18th century slip-seat construction. How was it done?

I have made several reproduction chairs and stools over the years, all using slip seats that I made of 1/2" plywood, foam, and covering. But, how were these constructed in the 18th century? Were they done with webbing and horse hair? Were they solid and padded? Any idea what they felt like to sit in? While sitting on the pieces I made are not "painful", you can definitely feel that you are sitting on a solid board. Any ideas?
See the Woodwright's Shop video done at Colonial Williamsburg:

I have made 41 chairs and stools in our house. Most of the chairs have a slip seat while some have an upholstered seat (where the upholstery comes over the side rails). I make the slip seat frames about 2-1/2" wide and M&T the four corners. Some I had upholstered in horse hair to be authentic. However, the horse hair has no memory. After seating in them for years the seats are somewhat concave. The other seats were upholstered with foam and a thin layer of cotton. These are okay and keep their shape. Just remember to use a high grade of foam so it will not sag. And yes webbing was used on the slip seat frames.

Dennis Bork
Antiquity Period Designs, Ltd.
Here in Massachusetts are often made with through bridle joints. The trough tenons go on the side rails and the front and back rail gets the through mortises.

Ideal rail material is air dried Ash. 

Horse hair is the best choice and will outlive us all.  Second choice is rubberized horse hair, a hybrid treatment. The annual journal gives great information on this matter. The articles are written by Mike Mascelli.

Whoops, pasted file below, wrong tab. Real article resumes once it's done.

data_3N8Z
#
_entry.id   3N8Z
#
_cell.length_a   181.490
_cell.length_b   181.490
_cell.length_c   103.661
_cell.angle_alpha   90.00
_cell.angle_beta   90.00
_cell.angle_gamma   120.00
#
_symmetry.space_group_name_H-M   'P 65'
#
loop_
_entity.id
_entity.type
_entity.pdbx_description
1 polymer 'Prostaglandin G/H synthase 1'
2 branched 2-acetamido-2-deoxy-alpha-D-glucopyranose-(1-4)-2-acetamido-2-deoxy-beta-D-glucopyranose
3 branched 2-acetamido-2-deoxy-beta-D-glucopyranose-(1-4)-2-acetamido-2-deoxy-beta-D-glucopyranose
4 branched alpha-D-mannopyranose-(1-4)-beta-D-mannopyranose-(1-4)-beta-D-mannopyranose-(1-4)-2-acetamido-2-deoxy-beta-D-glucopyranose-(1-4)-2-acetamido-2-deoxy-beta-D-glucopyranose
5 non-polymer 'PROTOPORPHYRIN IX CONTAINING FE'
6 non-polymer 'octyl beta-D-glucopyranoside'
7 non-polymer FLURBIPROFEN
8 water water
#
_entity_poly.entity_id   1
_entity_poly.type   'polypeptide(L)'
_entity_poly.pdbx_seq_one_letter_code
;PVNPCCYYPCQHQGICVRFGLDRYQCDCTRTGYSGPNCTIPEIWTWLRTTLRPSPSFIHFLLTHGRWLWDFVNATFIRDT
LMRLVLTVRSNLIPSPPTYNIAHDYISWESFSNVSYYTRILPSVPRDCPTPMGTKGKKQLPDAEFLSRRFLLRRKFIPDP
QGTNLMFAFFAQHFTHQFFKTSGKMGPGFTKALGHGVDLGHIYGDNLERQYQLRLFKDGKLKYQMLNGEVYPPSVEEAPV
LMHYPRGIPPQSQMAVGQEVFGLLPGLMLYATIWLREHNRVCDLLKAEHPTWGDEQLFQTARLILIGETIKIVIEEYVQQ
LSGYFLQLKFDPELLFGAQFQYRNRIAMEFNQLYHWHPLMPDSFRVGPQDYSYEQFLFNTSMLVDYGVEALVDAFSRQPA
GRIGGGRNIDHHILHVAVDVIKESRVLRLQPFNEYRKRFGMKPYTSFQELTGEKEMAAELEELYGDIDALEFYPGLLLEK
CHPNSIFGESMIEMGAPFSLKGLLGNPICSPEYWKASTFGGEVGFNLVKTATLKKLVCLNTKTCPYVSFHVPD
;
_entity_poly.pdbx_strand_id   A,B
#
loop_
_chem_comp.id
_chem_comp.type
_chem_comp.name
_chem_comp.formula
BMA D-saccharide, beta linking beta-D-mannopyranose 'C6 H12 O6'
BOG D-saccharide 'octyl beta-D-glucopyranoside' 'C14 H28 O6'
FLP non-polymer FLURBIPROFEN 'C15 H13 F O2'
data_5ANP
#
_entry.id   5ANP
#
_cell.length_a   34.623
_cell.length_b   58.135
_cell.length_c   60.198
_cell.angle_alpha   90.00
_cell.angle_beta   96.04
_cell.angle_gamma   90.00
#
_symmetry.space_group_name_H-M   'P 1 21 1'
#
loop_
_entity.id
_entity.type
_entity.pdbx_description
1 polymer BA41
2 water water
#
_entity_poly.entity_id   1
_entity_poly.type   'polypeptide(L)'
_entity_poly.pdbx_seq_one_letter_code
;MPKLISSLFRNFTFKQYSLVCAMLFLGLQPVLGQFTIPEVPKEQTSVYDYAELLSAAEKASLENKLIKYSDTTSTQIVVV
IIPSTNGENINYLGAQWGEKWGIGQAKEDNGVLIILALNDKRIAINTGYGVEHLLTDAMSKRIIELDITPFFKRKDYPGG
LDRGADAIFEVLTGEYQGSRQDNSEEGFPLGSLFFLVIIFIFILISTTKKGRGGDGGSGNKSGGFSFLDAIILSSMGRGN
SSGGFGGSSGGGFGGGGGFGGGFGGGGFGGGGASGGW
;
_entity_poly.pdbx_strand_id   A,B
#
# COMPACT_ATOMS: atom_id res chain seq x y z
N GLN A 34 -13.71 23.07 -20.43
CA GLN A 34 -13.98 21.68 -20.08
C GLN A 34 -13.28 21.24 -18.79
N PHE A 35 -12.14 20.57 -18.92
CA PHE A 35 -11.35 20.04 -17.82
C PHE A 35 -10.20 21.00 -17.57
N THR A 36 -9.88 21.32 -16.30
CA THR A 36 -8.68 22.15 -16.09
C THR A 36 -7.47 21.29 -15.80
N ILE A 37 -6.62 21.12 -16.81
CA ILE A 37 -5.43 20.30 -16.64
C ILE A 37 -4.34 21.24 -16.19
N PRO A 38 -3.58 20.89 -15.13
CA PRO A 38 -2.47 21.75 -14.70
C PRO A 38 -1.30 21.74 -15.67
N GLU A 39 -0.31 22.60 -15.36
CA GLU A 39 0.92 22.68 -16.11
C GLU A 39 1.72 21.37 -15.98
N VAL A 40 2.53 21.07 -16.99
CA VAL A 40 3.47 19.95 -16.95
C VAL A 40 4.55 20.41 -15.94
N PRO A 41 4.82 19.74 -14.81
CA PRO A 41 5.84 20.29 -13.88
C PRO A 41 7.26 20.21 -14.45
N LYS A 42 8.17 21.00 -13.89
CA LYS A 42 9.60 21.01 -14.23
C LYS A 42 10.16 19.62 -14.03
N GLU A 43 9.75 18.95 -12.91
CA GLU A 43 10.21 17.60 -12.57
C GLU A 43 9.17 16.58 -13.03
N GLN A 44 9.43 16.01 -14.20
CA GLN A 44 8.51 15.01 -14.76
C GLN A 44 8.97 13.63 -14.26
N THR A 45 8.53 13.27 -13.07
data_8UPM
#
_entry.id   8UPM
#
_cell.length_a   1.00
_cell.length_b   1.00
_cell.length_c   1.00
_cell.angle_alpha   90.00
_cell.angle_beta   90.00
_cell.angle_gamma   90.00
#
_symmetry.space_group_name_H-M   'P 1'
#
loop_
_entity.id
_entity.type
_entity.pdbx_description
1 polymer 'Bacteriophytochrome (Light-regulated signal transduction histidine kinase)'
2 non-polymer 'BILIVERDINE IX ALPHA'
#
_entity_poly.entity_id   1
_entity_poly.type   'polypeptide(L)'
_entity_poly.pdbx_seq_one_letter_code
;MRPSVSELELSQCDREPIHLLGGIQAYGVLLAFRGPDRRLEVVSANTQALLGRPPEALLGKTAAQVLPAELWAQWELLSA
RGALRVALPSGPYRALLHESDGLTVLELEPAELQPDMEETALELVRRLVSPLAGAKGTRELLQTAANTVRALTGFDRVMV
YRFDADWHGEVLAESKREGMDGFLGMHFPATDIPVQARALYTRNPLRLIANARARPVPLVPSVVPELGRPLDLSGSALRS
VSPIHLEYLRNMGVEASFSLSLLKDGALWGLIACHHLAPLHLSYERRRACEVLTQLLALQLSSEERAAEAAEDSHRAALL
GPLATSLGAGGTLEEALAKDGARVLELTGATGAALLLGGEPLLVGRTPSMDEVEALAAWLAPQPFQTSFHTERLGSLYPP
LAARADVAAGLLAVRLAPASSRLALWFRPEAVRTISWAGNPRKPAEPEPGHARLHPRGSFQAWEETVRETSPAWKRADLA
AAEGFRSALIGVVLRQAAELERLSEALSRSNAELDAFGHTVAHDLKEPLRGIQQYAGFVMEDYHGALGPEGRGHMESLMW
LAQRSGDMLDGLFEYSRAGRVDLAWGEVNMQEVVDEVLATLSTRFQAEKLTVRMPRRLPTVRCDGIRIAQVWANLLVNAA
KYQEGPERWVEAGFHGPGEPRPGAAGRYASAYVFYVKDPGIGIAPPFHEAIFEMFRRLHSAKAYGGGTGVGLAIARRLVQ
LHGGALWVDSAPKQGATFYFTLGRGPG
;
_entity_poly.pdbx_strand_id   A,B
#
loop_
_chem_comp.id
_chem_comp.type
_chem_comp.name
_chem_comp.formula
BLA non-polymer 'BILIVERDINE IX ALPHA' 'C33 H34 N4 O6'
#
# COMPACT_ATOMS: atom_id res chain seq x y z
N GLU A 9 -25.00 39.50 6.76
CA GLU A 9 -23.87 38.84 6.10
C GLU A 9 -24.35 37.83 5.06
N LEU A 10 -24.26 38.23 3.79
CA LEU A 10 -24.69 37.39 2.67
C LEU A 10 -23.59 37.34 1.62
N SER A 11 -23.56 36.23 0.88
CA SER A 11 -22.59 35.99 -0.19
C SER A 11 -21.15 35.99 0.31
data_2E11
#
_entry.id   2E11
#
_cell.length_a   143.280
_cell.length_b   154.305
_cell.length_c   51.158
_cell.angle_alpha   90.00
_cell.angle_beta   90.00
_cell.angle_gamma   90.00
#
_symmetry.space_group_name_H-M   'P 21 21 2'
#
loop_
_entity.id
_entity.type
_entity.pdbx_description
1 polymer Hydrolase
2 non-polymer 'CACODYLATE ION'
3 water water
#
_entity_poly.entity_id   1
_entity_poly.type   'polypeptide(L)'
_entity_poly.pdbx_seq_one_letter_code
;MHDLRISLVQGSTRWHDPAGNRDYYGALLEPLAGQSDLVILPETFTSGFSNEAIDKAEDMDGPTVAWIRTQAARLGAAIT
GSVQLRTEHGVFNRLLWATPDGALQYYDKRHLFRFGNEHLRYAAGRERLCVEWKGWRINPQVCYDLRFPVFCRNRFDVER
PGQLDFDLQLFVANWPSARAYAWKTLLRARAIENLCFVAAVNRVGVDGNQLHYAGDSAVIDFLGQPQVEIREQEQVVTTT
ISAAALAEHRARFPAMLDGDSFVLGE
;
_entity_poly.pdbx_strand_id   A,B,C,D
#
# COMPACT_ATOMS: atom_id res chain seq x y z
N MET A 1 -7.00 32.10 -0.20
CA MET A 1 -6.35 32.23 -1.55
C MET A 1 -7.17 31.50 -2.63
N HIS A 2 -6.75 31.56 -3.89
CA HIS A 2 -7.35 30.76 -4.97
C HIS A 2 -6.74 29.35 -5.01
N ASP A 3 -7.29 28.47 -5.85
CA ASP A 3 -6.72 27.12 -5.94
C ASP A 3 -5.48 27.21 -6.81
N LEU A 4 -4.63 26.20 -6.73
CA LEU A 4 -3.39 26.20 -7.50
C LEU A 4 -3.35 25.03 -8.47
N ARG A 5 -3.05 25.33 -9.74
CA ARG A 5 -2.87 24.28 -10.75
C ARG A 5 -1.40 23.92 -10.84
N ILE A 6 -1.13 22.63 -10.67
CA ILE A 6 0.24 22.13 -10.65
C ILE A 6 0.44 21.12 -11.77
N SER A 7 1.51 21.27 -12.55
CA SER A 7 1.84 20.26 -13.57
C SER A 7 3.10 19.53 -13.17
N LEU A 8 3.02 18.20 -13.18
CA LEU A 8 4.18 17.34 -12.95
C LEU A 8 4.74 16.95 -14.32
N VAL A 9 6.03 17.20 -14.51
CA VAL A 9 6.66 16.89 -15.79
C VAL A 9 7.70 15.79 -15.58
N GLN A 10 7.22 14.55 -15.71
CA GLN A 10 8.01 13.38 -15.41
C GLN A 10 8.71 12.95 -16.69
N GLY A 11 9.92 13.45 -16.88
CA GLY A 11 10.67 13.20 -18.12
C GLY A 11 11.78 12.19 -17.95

You can purchase air filters which are blue and cut to fit which is rubberized hair. Lay two pieces down with a cotton cover over webbing. Make sure the slip seat has room to settle if constant pressure against all sides it can compromise joinery. Bevel the top edge of your mortise and tenoned slip seat even with the top edge. Webbing only goes on the top. You will need a webbing stretcher.    
When tacking webbing, first tack down with three tacks away from center then fold back over itself towards center and tack again with four tacks. Weave webbing across sides and front to back. Stretch webbing, tack with three tacks, fold back over and tack again with four tacks. Spit tacks  No staples. Staples might leave a bad taste in your mouth.
Figure at least an 1/8th" gap on all four sides for regular upholstery fabric or 1/4" on all four sides for tapestry or leather. Todays upholstery seems to over stuff.